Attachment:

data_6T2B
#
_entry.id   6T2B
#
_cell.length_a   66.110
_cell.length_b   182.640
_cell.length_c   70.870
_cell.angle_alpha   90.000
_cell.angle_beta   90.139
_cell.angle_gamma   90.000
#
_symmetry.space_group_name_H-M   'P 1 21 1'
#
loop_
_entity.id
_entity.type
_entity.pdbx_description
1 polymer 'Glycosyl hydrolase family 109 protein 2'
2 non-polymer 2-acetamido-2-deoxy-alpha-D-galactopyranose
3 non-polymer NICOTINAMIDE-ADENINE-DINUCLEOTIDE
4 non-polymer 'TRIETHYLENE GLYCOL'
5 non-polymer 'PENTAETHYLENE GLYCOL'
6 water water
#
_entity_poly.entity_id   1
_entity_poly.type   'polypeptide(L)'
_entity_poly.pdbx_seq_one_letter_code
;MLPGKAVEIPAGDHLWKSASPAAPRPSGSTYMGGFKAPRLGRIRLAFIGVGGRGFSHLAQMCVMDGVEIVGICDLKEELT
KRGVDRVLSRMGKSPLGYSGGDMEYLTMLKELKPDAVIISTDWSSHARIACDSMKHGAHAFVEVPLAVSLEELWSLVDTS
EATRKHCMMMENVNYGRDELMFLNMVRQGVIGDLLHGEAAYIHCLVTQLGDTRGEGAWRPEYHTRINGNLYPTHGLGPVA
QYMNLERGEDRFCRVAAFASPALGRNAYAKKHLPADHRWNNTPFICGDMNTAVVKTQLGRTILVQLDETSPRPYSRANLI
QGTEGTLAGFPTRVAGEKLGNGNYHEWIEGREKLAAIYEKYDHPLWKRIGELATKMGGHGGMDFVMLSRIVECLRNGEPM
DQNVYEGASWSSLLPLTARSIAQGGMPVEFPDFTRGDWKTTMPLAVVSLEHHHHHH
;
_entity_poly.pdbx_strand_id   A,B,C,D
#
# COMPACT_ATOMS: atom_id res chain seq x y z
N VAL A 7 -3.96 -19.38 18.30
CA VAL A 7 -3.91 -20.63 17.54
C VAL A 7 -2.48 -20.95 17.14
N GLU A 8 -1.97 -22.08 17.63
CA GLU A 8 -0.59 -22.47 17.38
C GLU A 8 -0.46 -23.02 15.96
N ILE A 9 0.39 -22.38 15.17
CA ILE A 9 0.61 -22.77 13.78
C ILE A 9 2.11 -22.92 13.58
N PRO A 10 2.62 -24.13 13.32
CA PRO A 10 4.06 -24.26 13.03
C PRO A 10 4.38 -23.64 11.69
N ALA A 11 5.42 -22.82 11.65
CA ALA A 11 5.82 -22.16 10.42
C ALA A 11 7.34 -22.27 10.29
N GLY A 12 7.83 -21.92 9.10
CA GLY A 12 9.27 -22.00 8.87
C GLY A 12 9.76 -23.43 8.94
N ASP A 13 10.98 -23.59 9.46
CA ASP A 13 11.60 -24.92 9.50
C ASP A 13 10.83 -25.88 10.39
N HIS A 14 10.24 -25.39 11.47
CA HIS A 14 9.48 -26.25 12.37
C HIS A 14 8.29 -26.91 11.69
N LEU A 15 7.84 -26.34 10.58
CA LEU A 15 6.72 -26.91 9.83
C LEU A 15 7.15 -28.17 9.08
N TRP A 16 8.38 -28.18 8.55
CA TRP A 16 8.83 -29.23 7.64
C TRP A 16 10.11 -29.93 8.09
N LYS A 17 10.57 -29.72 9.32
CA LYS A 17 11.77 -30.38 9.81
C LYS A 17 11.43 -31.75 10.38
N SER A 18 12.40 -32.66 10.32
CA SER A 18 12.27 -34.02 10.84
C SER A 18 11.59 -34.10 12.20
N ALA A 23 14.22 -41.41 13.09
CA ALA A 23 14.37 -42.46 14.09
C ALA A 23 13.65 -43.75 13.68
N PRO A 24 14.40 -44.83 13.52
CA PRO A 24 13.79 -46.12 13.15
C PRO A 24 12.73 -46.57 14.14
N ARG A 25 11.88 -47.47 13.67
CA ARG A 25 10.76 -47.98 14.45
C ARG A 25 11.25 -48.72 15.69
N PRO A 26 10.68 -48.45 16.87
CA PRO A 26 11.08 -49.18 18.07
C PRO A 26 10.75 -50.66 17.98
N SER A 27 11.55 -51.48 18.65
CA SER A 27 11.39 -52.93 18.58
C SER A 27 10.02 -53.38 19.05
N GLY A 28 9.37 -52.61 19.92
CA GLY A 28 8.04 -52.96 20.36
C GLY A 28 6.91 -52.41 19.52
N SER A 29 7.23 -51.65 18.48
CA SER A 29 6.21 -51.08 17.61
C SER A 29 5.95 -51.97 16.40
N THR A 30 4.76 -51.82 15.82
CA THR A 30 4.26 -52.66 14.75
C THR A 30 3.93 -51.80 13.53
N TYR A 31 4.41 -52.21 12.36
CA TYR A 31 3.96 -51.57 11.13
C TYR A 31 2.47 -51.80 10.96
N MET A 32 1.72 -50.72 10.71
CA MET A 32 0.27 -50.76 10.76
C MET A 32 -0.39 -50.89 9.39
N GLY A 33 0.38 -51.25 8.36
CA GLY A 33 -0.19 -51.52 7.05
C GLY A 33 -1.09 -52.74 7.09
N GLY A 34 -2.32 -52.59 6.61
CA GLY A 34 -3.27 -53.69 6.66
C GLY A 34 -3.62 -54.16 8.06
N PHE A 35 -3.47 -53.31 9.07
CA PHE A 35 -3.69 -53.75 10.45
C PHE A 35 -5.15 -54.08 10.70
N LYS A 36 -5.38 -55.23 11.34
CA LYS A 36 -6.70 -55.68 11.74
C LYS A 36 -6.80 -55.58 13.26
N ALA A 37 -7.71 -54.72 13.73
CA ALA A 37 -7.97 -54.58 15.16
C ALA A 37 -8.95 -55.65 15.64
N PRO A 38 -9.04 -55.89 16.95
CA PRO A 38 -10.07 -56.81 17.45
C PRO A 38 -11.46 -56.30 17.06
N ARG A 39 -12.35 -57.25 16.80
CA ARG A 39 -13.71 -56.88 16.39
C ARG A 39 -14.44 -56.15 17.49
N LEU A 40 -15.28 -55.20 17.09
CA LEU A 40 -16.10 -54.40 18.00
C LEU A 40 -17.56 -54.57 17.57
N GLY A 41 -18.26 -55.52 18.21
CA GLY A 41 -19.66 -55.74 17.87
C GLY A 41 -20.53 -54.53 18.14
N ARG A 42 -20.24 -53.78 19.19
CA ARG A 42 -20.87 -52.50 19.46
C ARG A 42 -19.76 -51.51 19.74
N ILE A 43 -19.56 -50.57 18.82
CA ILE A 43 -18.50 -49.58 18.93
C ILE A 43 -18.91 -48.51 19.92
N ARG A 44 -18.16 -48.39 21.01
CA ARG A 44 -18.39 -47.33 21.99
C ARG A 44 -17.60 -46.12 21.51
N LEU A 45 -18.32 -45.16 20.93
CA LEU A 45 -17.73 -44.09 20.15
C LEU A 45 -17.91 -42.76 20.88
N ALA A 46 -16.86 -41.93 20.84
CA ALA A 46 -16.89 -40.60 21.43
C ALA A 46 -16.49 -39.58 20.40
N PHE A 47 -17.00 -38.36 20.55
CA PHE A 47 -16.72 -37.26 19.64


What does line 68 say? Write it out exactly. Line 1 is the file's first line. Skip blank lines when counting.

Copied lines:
N LYS A 17 10.57 -29.72 9.32